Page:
SEC sets Sept 19 for urban polls, announces model code of conduct

Bhubaneswar: The State Election Commission (SEC) on Monday announced poll dates to 91 urban local bodies, including one municipal corporation viz. Berhampur Municipal Corporation (BMC). Polls will be held on September 19 and counting and results on September 20. The code of conduct will come into force with immediate effect, state election commissioner Ajit Tripathy said.
Similarly, notice will be issued on August 16 following which candidates can file nomination between August 20 and 24. Scrutiny of papers will be conducted on August 26 while final list of the candidates will be published on August 29, he added.
The election process to all ULBs including 32 municipalities, 58 Notified Area Councils (NACs) and BMC will be over by September 20 as the tenure of the ULBs ends on September 30, sources said. While the polls had been conducted at 1553 wards of 91 bodies last time, 16 more wards have been added this time after the border expansion taking the total number of wards to 1569. 
BMC has maximum number of 40 wards while maximum 33 wards are each in Rourkela and Puri municipalities. As many as 27,56,844 voters will lock the fate of candidates by pressing button of EVMs at 3010 centers, sources added. At least 50 percent seats will be reserved for the women candidates while SEBC candidates will get 27 percent reservation.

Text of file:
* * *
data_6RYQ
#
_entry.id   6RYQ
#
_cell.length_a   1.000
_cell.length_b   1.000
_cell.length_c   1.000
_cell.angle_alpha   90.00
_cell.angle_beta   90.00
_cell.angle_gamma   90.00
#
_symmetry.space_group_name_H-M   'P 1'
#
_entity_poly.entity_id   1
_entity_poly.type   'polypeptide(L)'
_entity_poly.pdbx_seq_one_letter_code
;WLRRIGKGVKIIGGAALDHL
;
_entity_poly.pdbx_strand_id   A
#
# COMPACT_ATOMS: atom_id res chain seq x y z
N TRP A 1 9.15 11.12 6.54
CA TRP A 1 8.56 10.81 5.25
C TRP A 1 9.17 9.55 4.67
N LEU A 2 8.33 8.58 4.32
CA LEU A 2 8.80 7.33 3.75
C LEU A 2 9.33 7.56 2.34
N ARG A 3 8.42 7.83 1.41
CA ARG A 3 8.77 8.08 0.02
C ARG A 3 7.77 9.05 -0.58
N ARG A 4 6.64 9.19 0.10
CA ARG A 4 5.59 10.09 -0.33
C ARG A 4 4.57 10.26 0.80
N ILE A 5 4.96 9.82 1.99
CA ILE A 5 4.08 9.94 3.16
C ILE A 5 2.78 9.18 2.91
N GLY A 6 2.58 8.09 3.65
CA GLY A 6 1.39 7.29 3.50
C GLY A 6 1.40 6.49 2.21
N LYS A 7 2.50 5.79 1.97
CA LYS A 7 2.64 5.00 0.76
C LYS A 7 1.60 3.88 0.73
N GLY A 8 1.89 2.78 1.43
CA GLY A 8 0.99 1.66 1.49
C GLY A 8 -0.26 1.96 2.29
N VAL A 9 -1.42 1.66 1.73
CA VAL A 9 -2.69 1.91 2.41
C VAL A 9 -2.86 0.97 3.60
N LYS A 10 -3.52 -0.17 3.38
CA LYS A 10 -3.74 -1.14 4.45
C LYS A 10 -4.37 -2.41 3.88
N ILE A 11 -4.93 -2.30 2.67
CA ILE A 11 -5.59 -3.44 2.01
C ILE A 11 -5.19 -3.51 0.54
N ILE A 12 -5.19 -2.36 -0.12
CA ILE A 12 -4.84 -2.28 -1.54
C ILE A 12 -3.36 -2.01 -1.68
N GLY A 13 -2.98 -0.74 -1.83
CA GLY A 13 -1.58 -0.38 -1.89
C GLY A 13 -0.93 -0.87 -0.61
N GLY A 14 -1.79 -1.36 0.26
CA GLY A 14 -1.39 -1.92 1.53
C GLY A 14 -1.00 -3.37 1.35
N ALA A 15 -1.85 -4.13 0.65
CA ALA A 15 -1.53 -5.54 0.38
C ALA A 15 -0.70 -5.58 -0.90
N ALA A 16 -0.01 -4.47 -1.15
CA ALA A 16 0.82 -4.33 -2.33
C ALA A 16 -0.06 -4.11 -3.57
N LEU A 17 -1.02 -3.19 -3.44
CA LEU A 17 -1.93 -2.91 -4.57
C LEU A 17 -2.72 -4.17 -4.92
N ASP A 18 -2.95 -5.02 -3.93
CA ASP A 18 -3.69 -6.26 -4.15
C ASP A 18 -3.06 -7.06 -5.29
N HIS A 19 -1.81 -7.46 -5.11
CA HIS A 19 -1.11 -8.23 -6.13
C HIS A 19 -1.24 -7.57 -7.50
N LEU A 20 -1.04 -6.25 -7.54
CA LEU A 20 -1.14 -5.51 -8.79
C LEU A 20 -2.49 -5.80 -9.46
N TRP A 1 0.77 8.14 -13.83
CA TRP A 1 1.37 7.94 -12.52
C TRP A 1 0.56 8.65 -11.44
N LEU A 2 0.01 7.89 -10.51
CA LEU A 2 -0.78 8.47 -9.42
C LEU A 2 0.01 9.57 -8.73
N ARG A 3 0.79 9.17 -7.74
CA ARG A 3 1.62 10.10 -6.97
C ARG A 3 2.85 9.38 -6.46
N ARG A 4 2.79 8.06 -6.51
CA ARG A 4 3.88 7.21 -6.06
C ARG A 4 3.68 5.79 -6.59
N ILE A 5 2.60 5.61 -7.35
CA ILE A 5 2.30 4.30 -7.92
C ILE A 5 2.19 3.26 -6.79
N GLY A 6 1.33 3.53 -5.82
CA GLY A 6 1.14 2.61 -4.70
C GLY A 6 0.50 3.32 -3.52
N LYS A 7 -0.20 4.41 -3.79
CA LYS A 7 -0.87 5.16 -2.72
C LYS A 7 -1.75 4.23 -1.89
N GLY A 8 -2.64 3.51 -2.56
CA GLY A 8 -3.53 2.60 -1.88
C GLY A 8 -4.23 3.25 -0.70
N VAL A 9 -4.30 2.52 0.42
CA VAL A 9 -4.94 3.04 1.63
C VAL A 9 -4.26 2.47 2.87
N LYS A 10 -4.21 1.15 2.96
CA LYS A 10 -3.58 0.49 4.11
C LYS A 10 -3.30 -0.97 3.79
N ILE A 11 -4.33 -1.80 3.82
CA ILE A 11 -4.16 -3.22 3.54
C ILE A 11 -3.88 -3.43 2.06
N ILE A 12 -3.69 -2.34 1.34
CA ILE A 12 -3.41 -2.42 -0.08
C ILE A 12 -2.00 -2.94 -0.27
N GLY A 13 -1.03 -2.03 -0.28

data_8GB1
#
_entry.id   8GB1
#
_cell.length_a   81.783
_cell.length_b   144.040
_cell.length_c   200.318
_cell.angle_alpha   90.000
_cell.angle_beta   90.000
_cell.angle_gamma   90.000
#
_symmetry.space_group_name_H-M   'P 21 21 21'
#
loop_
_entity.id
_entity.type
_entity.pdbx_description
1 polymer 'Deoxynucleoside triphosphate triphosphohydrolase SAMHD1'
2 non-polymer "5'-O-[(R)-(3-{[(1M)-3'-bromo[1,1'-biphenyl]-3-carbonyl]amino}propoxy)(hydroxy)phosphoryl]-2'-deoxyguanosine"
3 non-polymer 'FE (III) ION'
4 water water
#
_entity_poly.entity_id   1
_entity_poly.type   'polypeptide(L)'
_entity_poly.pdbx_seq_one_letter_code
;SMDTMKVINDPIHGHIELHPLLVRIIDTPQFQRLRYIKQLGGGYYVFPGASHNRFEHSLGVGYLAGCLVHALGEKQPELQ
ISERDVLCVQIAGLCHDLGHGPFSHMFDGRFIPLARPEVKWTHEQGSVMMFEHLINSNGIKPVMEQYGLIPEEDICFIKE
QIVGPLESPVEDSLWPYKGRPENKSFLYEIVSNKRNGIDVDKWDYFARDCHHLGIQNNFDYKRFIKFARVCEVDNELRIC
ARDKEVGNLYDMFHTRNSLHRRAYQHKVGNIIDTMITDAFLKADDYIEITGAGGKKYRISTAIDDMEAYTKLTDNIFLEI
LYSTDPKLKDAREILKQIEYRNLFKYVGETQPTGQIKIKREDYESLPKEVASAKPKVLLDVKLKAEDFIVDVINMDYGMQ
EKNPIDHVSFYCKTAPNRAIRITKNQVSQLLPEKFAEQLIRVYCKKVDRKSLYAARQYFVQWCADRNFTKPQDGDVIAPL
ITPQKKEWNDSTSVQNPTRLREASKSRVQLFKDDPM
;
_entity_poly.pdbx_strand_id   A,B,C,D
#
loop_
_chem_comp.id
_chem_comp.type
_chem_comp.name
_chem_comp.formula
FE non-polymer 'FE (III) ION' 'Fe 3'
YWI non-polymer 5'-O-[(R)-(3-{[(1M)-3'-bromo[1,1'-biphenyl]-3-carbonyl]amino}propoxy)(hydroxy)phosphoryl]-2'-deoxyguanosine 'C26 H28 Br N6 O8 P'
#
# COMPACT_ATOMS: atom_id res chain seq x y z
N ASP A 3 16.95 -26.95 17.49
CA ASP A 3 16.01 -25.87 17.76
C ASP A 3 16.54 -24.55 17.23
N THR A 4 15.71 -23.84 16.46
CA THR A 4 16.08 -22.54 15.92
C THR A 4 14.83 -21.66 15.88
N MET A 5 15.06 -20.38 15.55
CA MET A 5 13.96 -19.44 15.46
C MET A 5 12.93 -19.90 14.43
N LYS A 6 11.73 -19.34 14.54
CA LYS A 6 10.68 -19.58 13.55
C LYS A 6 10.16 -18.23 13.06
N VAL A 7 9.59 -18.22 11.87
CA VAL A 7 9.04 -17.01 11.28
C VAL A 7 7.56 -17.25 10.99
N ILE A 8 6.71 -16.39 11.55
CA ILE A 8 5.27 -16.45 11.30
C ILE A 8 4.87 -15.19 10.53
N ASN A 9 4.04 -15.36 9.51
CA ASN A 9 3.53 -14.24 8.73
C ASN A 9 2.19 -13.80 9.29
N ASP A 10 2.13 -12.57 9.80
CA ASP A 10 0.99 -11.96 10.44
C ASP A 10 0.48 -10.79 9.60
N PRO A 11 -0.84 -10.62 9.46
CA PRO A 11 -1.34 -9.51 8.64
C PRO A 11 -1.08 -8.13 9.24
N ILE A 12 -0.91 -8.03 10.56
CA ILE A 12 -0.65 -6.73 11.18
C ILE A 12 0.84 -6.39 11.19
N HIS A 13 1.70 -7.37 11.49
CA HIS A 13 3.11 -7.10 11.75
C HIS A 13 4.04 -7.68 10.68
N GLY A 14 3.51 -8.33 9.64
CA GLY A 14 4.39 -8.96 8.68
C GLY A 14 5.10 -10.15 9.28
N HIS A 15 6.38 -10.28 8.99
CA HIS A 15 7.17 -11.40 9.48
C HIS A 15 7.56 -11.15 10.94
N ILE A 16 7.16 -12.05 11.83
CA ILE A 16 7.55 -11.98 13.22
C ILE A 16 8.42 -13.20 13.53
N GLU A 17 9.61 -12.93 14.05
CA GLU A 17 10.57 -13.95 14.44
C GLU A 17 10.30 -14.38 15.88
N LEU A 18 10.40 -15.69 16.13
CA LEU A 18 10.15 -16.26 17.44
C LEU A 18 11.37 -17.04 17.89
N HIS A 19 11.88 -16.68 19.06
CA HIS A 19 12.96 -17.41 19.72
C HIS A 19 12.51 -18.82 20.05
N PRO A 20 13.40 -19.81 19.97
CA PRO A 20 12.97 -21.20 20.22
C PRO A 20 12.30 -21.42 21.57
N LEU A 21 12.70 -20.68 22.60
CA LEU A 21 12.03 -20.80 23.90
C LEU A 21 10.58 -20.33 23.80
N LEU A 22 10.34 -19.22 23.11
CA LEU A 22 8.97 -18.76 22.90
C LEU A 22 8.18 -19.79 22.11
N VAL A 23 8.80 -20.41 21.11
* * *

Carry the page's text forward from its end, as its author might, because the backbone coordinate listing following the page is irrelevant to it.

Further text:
The model code of conduct would remain in force till completion of the elections and all political parties should abide by the SEC’s guidelines, Tripathy maintained.
As per the model code of conduct, no contestants belonging to any political parties can deliver speech which would hurt the religious sentiments of a particular community. Posters and banners mentioning names of aspirants and symbols are restricted to put on the walls of schools, colleges and any government offices. The candidates might be barred to contest if they resort to violence in order to spread fear among voters.
There are also some restrictions on poll campaigning. No loudspeakers would be allowed for the campaign during night between 8 pm and 7 am while the use of similar means of campaigning would be completely stopped 48 hours before the poll. Banners and hoardings which would obstruct public communication cannot be put on public roads.
The candidates are restricted to criticize their rival party over their personal lives and are prevented to demonstrate in front one’s house and government offices.
Similarly, there are certain rules for the candidates belonging to the ruling party. No new schemes or projects of any kind would be started nor any financial concession be promised or announced by the government or any official agency which may affect voters in the ULBs. Similarly, laying foundation stones and inauguration of any projects within the ULBs are restricted. Even, similar programmes beyond ULBs’ areas are not allowed if it would affect people. However, all relief and rehabilitation programmes will be continued, Tripathy said.
No ministers, MPs and MLAs would spend night at any government inspection bungalow and circuit houses during the code of conduct in force. However, such regulation would not be valid for the leaders enjoying Z category security.